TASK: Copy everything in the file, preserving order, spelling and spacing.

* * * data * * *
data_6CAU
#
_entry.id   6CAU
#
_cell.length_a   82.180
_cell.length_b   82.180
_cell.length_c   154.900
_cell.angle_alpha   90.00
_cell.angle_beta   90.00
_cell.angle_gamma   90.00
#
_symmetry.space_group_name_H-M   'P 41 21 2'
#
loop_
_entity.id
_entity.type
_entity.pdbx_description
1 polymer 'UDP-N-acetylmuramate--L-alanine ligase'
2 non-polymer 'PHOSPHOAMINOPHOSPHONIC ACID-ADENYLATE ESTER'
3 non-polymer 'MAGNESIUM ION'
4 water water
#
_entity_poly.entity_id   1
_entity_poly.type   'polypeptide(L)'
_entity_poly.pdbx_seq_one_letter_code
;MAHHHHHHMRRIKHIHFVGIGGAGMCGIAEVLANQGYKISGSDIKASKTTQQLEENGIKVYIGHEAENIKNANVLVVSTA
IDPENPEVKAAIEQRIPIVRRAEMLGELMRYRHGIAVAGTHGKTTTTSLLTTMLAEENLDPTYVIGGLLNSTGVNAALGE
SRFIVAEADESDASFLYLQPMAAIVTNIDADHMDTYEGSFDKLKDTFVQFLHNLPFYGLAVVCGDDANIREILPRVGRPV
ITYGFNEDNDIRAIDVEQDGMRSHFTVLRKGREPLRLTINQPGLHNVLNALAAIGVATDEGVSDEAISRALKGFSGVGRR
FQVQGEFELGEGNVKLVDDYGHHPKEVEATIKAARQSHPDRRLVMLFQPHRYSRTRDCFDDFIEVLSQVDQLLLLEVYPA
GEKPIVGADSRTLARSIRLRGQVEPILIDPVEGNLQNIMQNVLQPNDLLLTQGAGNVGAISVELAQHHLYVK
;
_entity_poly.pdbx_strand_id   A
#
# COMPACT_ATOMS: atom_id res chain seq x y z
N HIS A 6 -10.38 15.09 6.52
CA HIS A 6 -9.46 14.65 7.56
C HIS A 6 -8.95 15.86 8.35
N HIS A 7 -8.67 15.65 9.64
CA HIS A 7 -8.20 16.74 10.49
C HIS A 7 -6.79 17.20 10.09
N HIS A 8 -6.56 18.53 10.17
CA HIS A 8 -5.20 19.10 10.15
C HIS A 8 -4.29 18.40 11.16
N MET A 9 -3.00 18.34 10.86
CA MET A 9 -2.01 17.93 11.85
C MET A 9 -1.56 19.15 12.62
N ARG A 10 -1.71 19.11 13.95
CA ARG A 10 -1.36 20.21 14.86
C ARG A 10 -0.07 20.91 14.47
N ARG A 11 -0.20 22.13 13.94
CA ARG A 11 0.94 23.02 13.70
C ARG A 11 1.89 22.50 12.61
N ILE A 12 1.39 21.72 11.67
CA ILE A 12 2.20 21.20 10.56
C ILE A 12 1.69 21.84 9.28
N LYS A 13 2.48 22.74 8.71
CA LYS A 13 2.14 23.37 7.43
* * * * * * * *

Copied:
data_6CAU
#
_entry.id   6CAU
#
_cell.length_a   82.180
_cell.length_b   82.180
_cell.length_c   154.900
_cell.angle_alpha   90.00
_cell.angle_beta   90.00
_cell.angle_gamma   90.00
#
_symmetry.space_group_name_H-M   'P 41 21 2'
#
loop_
_entity.id
_entity.type
_entity.pdbx_description
1 polymer 'UDP-N-acetylmuramate--L-alanine ligase'
2 non-polymer 'PHOSPHOAMINOPHOSPHONIC ACID-ADENYLATE ESTER'
3 non-polymer 'MAGNESIUM ION'
4 water water
#
_entity_poly.entity_id   1
_entity_poly.type   'polypeptide(L)'
_entity_poly.pdbx_seq_one_letter_code
;MAHHHHHHMRRIKHIHFVGIGGAGMCGIAEVLANQGYKISGSDIKASKTTQQLEENGIKVYIGHEAENIKNANVLVVSTA
IDPENPEVKAAIEQRIPIVRRAEMLGELMRYRHGIAVAGTHGKTTTTSLLTTMLAEENLDPTYVIGGLLNSTGVNAALGE
SRFIVAEADESDASFLYLQPMAAIVTNIDADHMDTYEGSFDKLKDTFVQFLHNLPFYGLAVVCGDDANIREILPRVGRPV
ITYGFNEDNDIRAIDVEQDGMRSHFTVLRKGREPLRLTINQPGLHNVLNALAAIGVATDEGVSDEAISRALKGFSGVGRR
FQVQGEFELGEGNVKLVDDYGHHPKEVEATIKAARQSHPDRRLVMLFQPHRYSRTRDCFDDFIEVLSQVDQLLLLEVYPA
GEKPIVGADSRTLARSIRLRGQVEPILIDPVEGNLQNIMQNVLQPNDLLLTQGAGNVGAISVELAQHHLYVK
;
_entity_poly.pdbx_strand_id   A
#
# COMPACT_ATOMS: atom_id res chain seq x y z
N HIS A 6 -10.38 15.09 6.52
CA HIS A 6 -9.46 14.65 7.56
C HIS A 6 -8.95 15.86 8.35
N HIS A 7 -8.67 15.65 9.64
CA HIS A 7 -8.20 16.74 10.49
C HIS A 7 -6.79 17.20 10.09
N HIS A 8 -6.56 18.53 10.17
CA HIS A 8 -5.20 19.10 10.15
C HIS A 8 -4.29 18.40 11.16
N MET A 9 -3.00 18.34 10.86
CA MET A 9 -2.01 17.93 11.85
C MET A 9 -1.56 19.15 12.62
N ARG A 10 -1.71 19.11 13.95
CA ARG A 10 -1.36 20.21 14.86
C ARG A 10 -0.07 20.91 14.47
N ARG A 11 -0.20 22.13 13.94
CA ARG A 11 0.94 23.02 13.70
C ARG A 11 1.89 22.50 12.61
N ILE A 12 1.39 21.72 11.67
CA ILE A 12 2.20 21.20 10.56
C ILE A 12 1.69 21.84 9.28
N LYS A 13 2.48 22.74 8.71
CA LYS A 13 2.14 23.37 7.43